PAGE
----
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Alarm as UK Treasury bond auction fails
By Robert Winnett
The Telegraph, London
Wednesday, March 25, 2009
Fears are growing on the financial markets that Britain may not be able to repay the billions of pounds in debt it is amassing to rescue banks and revive the economy.
The Government admitted yesterday that, for the first time since 1995, investors had been unwilling to buy the full complement of its so-called gilt-edged bonds at one of its official auctions.
Gilts are the financial instrument it sells to investors to fund public spending. If future gilt sales are unsuccessful, it could be devastating for Gordon Brown because he might have to scale back his spending plans.
The failure of yesterday's auction followed a warning from the Governor of the Bank of England on Tuesday that the country could not afford to introduce another fiscal stimulus package of spending rises and tax cuts.
Although some experts attributed the failure to confusion in the market, rather than concern over Britain's solvency, it was highly embarrassing for Mr Brown coming just days before world leaders are due to meet in London for the G20 summit to discuss the economic crisis.
George Osborne, the shadow Chancellor, said: "The failed gilt auction, the first for many years, should be of real concern to everyone. It is too early to say, but the risk is that at some point the Government will not be able to fund its huge debts."
Gilts are issued by the Treasury to fund Government borrowing. Investors receive an annual rate of interest from the Government after buying gilts from the Treasury.
They are traditionally regarded as one of the safest forms of investment.
The Treasury holds regular auctions of gilts and they are usually oversubscribed, with investors wishing to buy more than twice as many gilts as those being sold.
However, yesterday investor interest in the gilts was understood to have been the lowest in history. The lack of interest is likely to concern Mr Brown and Alistair Darling, the Chancellor, as their plans for Britain's economic recovery are based on dramatically increasing public borrowing by issuing more gilts.
A lack of investor interest in gilts could also lead to Britain's credit rating being cut, which means the Government would have to pay more to borrow in future. Interest rates on the Government’s debts rise when gilt prices fall.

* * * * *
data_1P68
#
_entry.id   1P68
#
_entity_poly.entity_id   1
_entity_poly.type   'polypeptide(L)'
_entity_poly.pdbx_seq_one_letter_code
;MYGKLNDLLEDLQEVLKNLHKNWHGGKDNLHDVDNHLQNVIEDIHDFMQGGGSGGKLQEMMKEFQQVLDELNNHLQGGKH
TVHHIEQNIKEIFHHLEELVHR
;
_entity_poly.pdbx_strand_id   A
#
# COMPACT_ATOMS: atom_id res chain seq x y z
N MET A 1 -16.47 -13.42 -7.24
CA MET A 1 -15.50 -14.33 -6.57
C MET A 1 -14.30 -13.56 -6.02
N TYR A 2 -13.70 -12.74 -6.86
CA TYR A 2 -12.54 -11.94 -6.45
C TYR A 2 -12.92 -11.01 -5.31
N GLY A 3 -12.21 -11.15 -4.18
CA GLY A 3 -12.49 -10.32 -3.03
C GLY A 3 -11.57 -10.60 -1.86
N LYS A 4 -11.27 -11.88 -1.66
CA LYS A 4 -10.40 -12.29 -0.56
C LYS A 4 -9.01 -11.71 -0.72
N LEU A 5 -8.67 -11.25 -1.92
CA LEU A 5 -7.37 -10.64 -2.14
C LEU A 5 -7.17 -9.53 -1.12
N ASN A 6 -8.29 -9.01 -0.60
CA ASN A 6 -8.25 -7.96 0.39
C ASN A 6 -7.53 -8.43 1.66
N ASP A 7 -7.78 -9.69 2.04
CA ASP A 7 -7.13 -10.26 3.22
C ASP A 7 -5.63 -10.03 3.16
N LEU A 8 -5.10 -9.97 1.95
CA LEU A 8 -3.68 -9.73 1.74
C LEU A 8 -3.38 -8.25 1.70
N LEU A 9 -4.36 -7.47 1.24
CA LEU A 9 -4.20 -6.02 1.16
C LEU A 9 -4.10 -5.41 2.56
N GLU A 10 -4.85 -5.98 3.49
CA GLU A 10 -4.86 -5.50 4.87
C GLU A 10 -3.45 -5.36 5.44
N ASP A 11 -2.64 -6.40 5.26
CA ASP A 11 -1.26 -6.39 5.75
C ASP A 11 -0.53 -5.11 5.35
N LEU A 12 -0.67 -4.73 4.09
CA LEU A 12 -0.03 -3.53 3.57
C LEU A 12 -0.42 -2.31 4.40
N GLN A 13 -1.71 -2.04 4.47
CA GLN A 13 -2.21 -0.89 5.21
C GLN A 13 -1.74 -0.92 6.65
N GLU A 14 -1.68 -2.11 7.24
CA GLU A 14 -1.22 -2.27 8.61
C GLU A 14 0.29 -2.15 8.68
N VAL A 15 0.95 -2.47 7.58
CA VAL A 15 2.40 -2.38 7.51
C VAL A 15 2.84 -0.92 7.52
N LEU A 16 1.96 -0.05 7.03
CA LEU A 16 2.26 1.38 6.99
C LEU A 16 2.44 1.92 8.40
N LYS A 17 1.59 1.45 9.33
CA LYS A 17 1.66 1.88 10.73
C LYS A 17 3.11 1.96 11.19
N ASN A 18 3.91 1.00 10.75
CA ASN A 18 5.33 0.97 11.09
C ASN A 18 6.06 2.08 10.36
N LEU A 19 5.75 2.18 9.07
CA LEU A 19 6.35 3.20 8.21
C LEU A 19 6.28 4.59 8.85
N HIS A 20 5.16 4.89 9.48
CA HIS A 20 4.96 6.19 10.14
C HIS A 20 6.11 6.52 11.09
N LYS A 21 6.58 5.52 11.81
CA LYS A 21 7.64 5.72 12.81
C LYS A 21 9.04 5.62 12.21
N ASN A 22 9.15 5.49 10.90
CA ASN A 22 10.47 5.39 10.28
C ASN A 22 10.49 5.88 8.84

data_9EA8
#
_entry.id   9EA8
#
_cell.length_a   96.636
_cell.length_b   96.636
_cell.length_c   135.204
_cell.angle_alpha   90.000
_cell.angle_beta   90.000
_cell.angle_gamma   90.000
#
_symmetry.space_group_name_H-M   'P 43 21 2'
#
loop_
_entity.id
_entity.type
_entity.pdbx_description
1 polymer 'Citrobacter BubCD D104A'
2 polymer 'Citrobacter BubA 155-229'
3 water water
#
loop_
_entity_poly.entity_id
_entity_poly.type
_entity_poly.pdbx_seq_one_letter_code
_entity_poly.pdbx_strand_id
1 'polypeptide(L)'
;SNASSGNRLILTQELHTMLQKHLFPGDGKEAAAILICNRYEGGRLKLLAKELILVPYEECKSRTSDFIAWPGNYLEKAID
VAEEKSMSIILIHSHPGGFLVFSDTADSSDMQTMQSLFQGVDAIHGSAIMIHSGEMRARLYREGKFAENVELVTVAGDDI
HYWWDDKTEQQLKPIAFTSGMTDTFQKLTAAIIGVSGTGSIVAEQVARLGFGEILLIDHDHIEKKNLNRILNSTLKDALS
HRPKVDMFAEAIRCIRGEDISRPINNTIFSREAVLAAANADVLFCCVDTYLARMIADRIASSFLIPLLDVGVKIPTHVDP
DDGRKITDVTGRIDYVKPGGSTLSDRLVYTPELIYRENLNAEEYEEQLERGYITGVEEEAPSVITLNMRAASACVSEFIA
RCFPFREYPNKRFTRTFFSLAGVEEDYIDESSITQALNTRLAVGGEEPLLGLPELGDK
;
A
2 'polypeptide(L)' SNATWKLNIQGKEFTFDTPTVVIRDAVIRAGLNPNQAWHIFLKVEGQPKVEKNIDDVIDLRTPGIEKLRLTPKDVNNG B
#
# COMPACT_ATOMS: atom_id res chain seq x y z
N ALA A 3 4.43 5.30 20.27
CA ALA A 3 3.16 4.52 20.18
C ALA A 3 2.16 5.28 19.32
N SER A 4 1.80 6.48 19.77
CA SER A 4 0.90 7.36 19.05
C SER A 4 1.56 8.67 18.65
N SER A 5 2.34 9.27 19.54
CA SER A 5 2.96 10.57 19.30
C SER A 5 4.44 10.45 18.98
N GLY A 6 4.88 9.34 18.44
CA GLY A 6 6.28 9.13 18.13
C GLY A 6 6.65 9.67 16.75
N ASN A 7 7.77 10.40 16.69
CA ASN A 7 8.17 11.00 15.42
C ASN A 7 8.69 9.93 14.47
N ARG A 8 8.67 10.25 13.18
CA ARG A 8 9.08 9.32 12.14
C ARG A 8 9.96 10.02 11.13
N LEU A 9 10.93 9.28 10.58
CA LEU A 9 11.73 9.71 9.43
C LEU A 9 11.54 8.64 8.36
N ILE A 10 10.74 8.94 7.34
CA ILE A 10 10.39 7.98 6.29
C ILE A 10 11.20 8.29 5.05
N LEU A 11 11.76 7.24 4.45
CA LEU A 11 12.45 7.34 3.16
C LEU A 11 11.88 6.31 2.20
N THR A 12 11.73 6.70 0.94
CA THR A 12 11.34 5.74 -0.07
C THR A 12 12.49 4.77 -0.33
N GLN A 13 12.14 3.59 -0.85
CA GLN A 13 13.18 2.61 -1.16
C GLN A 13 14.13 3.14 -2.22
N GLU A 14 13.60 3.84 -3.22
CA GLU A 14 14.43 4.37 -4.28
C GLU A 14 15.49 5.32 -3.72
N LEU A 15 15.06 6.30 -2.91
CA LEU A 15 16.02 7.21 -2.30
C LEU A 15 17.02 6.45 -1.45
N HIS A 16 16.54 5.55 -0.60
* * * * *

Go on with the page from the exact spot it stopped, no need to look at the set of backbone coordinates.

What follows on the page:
Writing for the Telegraph, David Cameron, the Tory leader, said yesterday's failed gilt auction was a "worrying sign, because higher interest rates will increase the cost of paying for the national debt and could deter the investment we need to get us out of this recession. That would make the recession longer."
The Conservatives have already said Britain is facing bankruptcy as public spending and therefore borrowing increases rapidly.
The national debt is forecast to rise to more than £1 trillion by 2013. Mr Brown recently abandoned the so-called "golden rules" that limit public borrowing.
He was understood to have been considering announcing a new fiscal stimulus package in next month's Budget and encouraging other countries to do the same in an attempt to tackle the global recession.
However, many European leaders are growing increasingly concerned over the scale of public borrowing. Mirek Topolanek, the Czech prime minister, who holds the presidency of the European Union, said plans by Britain and America to borrow money to fund an economic recovery plan were a "way to hell."
In the face of such criticism, Mr Brown, speaking in New York yesterday, appeared to indicate that the Government was backing away from further tax cuts or public spending increases. He highlighted other measures the Government was taking, and suggested that quantitative easing -- effectively printing money to buy assets -- was now the preferred method for tacking the economic crisis.
Despite the gloom one of the City's most respected economists claimed yesterday that the global economy was turning the corner. Larry Kantor, the chief economist at investment bank Barclays Capital, advised clients to "become more aggressive" and start buying shares again.
He said factories that stopped or slowed their production lines have run down their stockpiles of goods to such an extent that they will have to start gearing up again to meet demand -- triggering a dramatic jump in the world's economy.
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